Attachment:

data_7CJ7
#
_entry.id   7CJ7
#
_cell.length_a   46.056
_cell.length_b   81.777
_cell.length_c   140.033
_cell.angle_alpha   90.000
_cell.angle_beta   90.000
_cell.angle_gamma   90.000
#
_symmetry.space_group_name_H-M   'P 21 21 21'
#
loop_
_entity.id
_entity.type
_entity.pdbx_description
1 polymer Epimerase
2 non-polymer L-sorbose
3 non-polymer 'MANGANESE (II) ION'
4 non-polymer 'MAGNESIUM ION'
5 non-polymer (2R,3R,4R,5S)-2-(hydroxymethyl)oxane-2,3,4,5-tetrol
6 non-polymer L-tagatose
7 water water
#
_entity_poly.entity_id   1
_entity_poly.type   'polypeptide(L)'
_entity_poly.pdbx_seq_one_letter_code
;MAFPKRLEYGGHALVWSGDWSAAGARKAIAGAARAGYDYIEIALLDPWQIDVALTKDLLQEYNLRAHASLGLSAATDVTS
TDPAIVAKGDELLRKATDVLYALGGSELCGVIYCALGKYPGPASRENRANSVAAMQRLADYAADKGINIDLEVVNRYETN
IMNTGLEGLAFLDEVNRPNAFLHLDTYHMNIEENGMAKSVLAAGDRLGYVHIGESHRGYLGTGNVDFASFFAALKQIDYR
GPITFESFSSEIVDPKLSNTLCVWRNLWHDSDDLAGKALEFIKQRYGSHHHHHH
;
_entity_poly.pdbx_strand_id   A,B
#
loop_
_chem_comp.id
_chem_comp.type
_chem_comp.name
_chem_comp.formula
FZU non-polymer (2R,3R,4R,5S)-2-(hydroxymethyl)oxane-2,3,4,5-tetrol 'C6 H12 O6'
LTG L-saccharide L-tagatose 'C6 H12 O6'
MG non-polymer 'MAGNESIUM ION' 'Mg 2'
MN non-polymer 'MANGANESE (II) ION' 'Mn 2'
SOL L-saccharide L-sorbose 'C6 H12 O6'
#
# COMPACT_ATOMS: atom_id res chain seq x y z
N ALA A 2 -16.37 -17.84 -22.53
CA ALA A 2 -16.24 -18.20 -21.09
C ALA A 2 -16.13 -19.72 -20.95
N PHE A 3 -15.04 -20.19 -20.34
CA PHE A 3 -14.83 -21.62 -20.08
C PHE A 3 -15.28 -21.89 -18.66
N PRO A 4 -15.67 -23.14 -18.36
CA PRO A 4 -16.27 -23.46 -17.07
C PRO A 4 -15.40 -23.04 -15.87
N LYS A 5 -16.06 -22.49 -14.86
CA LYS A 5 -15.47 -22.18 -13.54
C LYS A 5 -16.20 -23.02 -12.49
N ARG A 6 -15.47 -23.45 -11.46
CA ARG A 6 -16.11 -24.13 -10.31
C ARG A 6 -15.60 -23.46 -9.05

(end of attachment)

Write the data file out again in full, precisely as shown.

data_7CJ7
#
_entry.id   7CJ7
#
_cell.length_a   46.056
_cell.length_b   81.777
_cell.length_c   140.033
_cell.angle_alpha   90.000
_cell.angle_beta   90.000
_cell.angle_gamma   90.000
#
_symmetry.space_group_name_H-M   'P 21 21 21'
#
loop_
_entity.id
_entity.type
_entity.pdbx_description
1 polymer Epimerase
2 non-polymer L-sorbose
3 non-polymer 'MANGANESE (II) ION'
4 non-polymer 'MAGNESIUM ION'
5 non-polymer (2R,3R,4R,5S)-2-(hydroxymethyl)oxane-2,3,4,5-tetrol
6 non-polymer L-tagatose
7 water water
#
_entity_poly.entity_id   1
_entity_poly.type   'polypeptide(L)'
_entity_poly.pdbx_seq_one_letter_code
;MAFPKRLEYGGHALVWSGDWSAAGARKAIAGAARAGYDYIEIALLDPWQIDVALTKDLLQEYNLRAHASLGLSAATDVTS
TDPAIVAKGDELLRKATDVLYALGGSELCGVIYCALGKYPGPASRENRANSVAAMQRLADYAADKGINIDLEVVNRYETN
IMNTGLEGLAFLDEVNRPNAFLHLDTYHMNIEENGMAKSVLAAGDRLGYVHIGESHRGYLGTGNVDFASFFAALKQIDYR
GPITFESFSSEIVDPKLSNTLCVWRNLWHDSDDLAGKALEFIKQRYGSHHHHHH
;
_entity_poly.pdbx_strand_id   A,B
#
loop_
_chem_comp.id
_chem_comp.type
_chem_comp.name
_chem_comp.formula
FZU non-polymer (2R,3R,4R,5S)-2-(hydroxymethyl)oxane-2,3,4,5-tetrol 'C6 H12 O6'
LTG L-saccharide L-tagatose 'C6 H12 O6'
MG non-polymer 'MAGNESIUM ION' 'Mg 2'
MN non-polymer 'MANGANESE (II) ION' 'Mn 2'
SOL L-saccharide L-sorbose 'C6 H12 O6'
#
# COMPACT_ATOMS: atom_id res chain seq x y z
N ALA A 2 -16.37 -17.84 -22.53
CA ALA A 2 -16.24 -18.20 -21.09
C ALA A 2 -16.13 -19.72 -20.95
N PHE A 3 -15.04 -20.19 -20.34
CA PHE A 3 -14.83 -21.62 -20.08
C PHE A 3 -15.28 -21.89 -18.66
N PRO A 4 -15.67 -23.14 -18.36
CA PRO A 4 -16.27 -23.46 -17.07
C PRO A 4 -15.40 -23.04 -15.87
N LYS A 5 -16.06 -22.49 -14.86
CA LYS A 5 -15.47 -22.18 -13.54
C LYS A 5 -16.20 -23.02 -12.49
N ARG A 6 -15.47 -23.45 -11.46
CA ARG A 6 -16.11 -24.13 -10.31
C ARG A 6 -15.60 -23.46 -9.05